Cutaneous polyarteritis nodosa



Cutaneous polyarteritis nodosa


Cindy E. Owen and Jeffrey P. Callen


Evidence Levels:  A Double-blind study  B Clinical trial ≥ 20 subjects  C Clinical trial < 20 subjects  D Series ≥ 5 subjects  E Anecdotal case reports


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Polyarteritis nodosa (PAN) is a necrotizing vasculitis that involves small or medium-sized arterioles. Classic PAN is characterized by fever, weight loss, cutaneous ulcers, livedo reticularis, myalgias and weakness, arthralgias or arthritis, neuropathy, abdominal pain, ischemic bowel, testicular pain, hypertension, and renal failure. Microscopic polyarteritis (MPA) involves the same-sized vessels as well as smaller vessels, and is manifest clinically as a glomerulonephritis and a pulmonary capillaritis with alveolar hemorrhage. Patients with MPA may develop small vessel vasculitis (palpable purpura), livedo reticularis with or without nodules, and/or ulcerations of the skin. Cutaneous PAN (cPAN), sometimes termed benign cutaneous polyarteritis, is characterized by livedo reticularis, nodules and ulceration, usually of the leg; it has been postulated to be a localized necrotizing arteritis that does not affect internal organs, and runs a chronic but benign course. Many reports, however, have linked cPAN to inflammatory bowel disease, streptococcal upper respiratory infection, or hepatitis B or C infection. Occasional reports have linked cPAN to antiphospholipid antibodies, cryoproteins, or antineutrophil cytoplasmic antibodies. One recent report has demonstrated that interleukin-6 is elevated in roughly 40% of patients (Kawakami, T., et al., 2012. Acta Derm Venereol 8;92 (3), 322–323). Some cases have occurred in patients treated with propylthiouracil and minocycline. cPAN appears to be more prevalent in children. Although it is generally benign, there have been reports of associated neuropathy, as well as visceral involvement.




Specific investigations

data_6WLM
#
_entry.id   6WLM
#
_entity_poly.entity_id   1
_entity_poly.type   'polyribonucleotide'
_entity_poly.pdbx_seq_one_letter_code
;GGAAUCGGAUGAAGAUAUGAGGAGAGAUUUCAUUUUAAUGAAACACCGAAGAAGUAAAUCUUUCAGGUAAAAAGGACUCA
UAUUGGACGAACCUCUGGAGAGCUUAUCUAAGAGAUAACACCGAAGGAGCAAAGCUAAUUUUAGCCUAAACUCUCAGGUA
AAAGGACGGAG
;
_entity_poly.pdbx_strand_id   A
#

Cutaneous periarteritis nodosa: a clinicopathological study of 79 cases.

Daoud MS, Hutton KP, Gibson LE. Br J Dermatol 1997; 136: 706–13.


This retrospective analysis of 79 patients evaluated the clinical and histological features of cPAN and attempted to identify any clinical, pathological, and immunological differences that may distinguish those cases likely to have a prolonged course. During the course of their illness 39 patients had ulcers. Women were affected more than men. Painful nodules on the lower extremities, with edema and swelling, were the most common clinical finding; 22% of patients had some evidence of neuropathy. Most of the laboratory findings were non-specific. There was no evidence for hepatitis B infection in the 37 patients tested, and hepatitis C infection was present in only one of the 20 patients tested. Five patients had inflammatory bowel disease (four had Crohn disease and one had ulcerative colitis). Ten patients had rheumatoid arthritis. Most patients (60%) had no associated medical condition. The disease course was prolonged but benign, and systemic PAN did not develop in any patient. The ulcerative form of disease was more prolonged and frequently associated with neuropathy. Therapy was varied, and the patients with non-ulcerative disease responded better than those with ulcers. Observations suggested that agents such as corticosteroids, azathioprine, pentoxifylline, and hydroxychloroquine were effective in individual patients.


This study highlights the associations that might occur in up to 40% of patients, the fact that neuropathy is relatively common, and that the course and response to treatment are dependent on the presence of ulceration.

Aug 7, 2016 | Posted by in Dermatology | Comments Off on Cutaneous polyarteritis nodosa
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